Restaurants mark Titanic sinking with special dinners


HOUSTON -- Crystal tinkles as women clad in dinner best bow their heads over champagne glasses, listening to the captain's evening address. The Armagnac they sip is circa 1900. The dishes, crystal and silverware also hark back to a bygone era, one when the Titanic sailed the high seas, destined for disaster.

On this evening, though, the captain is Ryan Roberts, executive director of Cullen's restaurant in Houston.

"We're here to remember the people who perished on that fateful night, so if we could just bow our heads in a moment of silence," Roberts said, his white-gloved hands reminiscent of the opulence of the Edwardian era that birthed the lush first-class cabins and dining rooms of what was then the world's largest ship.

It's the 100th anniversary of the maiden voyage of the RMS Titanic, which hit an iceberg in the North Atlantic on a frigid, night, killing 1,514 people. To mark the occasion, 12 people in Houston enjoyed a $12,000 replica of the lavish 10-course dinner the wealthiest people aboard the ship enjoyed just before the crash.

The dinner was one of many served from New York to Memphis, Tenn., and across the oceans to Hong Kong, as chefs tried to transport diners to a time when waiters in starched coats and napkins hanging from their arms served an upper class that was far removed from the common man, who filled the lower portions of the Titanic and went largely unnoticed by the wealthy until they died together in the cold sea.

In Henderson, Bernard Tjordman, owner of Bernard's Bistro at Lake Las Vegas, said 130 people attended a dinner Saturday commemorating the Titanic sinking. The dinner was moved to a ballroom at the nearby Ravella because of inclement weather.

Tjordman said the dinner wrapped up around 11 p.m., after which the group took a cruise on the lake. Henderson Mayor Andy Hafen spoke as flowers were thrown into the lake to honor the Titanic's victims, Tjordman said.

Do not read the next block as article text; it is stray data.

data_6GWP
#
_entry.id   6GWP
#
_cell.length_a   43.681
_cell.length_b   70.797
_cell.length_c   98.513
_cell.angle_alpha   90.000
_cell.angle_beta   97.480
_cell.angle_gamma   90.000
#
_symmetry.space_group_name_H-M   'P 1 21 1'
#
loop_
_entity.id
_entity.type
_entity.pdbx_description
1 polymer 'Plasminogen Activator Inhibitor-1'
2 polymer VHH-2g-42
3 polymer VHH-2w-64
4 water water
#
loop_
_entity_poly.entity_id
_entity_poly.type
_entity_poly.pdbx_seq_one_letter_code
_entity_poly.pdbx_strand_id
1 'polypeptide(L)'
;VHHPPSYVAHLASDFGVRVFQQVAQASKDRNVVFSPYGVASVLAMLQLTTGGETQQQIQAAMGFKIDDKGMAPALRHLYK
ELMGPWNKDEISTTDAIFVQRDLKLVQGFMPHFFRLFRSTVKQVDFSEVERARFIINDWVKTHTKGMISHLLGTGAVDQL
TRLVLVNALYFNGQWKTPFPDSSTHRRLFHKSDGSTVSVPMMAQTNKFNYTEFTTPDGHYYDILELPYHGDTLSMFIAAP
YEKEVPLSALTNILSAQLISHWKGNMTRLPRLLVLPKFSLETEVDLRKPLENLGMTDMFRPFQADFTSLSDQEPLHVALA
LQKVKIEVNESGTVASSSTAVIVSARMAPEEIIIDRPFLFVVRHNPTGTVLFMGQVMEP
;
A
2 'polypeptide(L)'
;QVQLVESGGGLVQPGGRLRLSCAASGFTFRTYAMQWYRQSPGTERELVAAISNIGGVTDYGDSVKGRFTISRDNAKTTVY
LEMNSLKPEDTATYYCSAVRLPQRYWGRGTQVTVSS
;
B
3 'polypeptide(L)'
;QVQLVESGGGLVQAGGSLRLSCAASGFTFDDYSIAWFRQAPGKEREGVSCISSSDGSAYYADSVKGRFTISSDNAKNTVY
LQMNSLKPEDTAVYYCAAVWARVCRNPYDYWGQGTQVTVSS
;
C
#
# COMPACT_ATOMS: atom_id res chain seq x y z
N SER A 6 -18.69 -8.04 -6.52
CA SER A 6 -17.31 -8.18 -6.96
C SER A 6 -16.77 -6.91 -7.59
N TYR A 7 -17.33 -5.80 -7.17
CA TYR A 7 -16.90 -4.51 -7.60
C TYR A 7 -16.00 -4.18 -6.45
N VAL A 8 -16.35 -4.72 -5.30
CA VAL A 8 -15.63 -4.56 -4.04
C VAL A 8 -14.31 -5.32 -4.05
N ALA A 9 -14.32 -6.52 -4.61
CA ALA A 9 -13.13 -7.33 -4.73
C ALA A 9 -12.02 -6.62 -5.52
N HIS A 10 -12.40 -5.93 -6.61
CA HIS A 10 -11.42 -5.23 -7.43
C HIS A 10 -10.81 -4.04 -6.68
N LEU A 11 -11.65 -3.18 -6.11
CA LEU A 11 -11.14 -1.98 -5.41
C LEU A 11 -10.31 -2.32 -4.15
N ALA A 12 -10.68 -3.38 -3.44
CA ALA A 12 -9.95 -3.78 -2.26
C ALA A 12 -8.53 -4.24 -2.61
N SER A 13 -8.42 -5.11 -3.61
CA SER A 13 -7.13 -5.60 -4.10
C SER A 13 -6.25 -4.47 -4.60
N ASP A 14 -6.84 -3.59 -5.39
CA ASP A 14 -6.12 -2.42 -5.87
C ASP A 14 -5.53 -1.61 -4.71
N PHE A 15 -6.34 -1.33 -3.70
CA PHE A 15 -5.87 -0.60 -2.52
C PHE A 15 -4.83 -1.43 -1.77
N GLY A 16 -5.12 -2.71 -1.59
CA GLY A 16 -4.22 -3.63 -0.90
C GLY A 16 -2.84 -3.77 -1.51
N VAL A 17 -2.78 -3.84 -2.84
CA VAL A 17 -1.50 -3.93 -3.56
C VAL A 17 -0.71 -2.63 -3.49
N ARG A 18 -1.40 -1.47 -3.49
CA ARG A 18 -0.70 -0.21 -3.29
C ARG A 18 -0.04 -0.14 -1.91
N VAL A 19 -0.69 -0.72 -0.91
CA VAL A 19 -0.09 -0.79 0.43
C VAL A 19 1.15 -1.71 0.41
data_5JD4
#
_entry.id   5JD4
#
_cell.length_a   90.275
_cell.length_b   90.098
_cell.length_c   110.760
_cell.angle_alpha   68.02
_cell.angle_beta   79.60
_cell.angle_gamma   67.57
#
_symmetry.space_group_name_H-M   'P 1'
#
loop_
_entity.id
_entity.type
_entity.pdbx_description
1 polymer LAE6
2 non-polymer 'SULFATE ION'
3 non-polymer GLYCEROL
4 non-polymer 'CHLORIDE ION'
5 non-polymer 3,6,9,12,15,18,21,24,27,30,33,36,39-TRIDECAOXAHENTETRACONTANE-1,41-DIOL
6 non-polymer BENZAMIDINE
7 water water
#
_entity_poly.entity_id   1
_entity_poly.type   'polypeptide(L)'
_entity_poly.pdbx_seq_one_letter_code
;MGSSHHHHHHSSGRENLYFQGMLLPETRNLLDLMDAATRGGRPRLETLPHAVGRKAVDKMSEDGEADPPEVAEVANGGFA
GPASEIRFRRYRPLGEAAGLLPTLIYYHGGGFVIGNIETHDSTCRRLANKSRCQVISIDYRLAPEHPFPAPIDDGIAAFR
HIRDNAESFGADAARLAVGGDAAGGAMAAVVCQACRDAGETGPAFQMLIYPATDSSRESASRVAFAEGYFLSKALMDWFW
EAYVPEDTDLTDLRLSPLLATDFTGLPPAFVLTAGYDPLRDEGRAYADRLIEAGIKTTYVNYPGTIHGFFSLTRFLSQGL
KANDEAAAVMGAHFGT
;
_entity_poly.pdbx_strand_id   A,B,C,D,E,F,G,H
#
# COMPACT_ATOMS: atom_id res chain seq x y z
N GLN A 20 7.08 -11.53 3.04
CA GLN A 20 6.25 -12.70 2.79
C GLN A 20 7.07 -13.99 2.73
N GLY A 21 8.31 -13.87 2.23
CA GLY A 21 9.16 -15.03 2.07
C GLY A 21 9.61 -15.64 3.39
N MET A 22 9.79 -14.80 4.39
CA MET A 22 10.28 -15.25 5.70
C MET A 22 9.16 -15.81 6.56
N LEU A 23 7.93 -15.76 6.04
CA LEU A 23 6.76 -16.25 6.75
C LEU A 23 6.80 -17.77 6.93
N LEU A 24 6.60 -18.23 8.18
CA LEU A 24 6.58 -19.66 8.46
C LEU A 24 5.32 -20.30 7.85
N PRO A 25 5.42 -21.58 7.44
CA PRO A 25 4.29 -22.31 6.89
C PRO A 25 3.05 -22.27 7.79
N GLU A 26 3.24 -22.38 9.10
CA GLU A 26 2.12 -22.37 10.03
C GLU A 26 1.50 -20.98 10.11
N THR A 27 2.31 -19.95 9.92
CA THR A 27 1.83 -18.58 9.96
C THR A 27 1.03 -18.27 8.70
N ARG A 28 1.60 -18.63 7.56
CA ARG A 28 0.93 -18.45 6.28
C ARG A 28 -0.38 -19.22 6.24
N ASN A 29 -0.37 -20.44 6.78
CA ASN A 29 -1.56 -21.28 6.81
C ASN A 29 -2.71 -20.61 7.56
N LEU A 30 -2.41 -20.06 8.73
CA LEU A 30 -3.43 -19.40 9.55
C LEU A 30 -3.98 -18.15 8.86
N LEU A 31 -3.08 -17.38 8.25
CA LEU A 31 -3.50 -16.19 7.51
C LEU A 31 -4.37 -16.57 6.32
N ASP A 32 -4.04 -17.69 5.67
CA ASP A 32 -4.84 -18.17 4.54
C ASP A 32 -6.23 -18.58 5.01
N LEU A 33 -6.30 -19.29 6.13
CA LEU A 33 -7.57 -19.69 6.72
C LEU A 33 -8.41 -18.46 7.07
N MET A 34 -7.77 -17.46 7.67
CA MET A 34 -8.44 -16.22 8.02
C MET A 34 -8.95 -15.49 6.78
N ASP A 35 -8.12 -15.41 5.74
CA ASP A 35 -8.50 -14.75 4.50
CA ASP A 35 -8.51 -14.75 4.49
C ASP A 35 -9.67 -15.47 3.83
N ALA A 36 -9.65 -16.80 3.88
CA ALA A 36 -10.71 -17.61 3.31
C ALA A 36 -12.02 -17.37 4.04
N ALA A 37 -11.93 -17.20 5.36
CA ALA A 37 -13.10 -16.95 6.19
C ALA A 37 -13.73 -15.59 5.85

"It was very nice," he said of Hafen's speech. "He gave a lot of hope and energy."

Across the valley at Bar + Bistro in the Arts District, executive chef Beni Velasquez said about 30 people indulged in the commemorative Titanic menu.

"People were licking their plates," Velazquez said. "They couldn't believe they ate that stuff 100 years ago."

Neither of the local dinners were as pricey as the one at Cullen's in Houston. Tjordman's dinner was $100 per person, and Velasquez's was $88.

At Cullen's, Roberts and Chef Paul Lewis spent months researching the menu, the waiters' attire, the china, silverware, crystal, wines, cognacs and Burgundies, hoping to offer their guests an experience as close to the actual event as possible. Pairing up with the Museum of Natural Science to include a tour of its Titanic exhibit, they came up with a $12,000 feast for each party of 12 that will be offered through September.

After viewing the exhibit, diners are driven by limousine to the upscale restaurant about 20 miles south of downtown Houston, where they are seated in an exclusive dining area suspended over the main hall. There, they are treated to foods from around the world prepared by cooks who have for months practiced and discussed how to interpret a menu too lavish for today's palette.

The truffles are from France, the oysters from Louisiana, the salmon from Scotland. The portions have been scaled down, and some -- such as the Consommé Olga, a Russian-style meat broth -- were given a more modern twist.

"We wanted to make sure there's enough there to give you the flavor or the substance but nothing to make you hugely uncomfortable sitting there, dreading the next course," Lewis said.

"Dinner back then was a little bit different as well. If you didn't want a course, you just waved it off and the waiter would just skip you and go on to the next person," Lewis said. "Of course, we don't want that. We want to make sure that everyone gets a little bit of everything."

Las Vegas Review-Journal writer Heidi Knapp Rinella contributed to this report.

 

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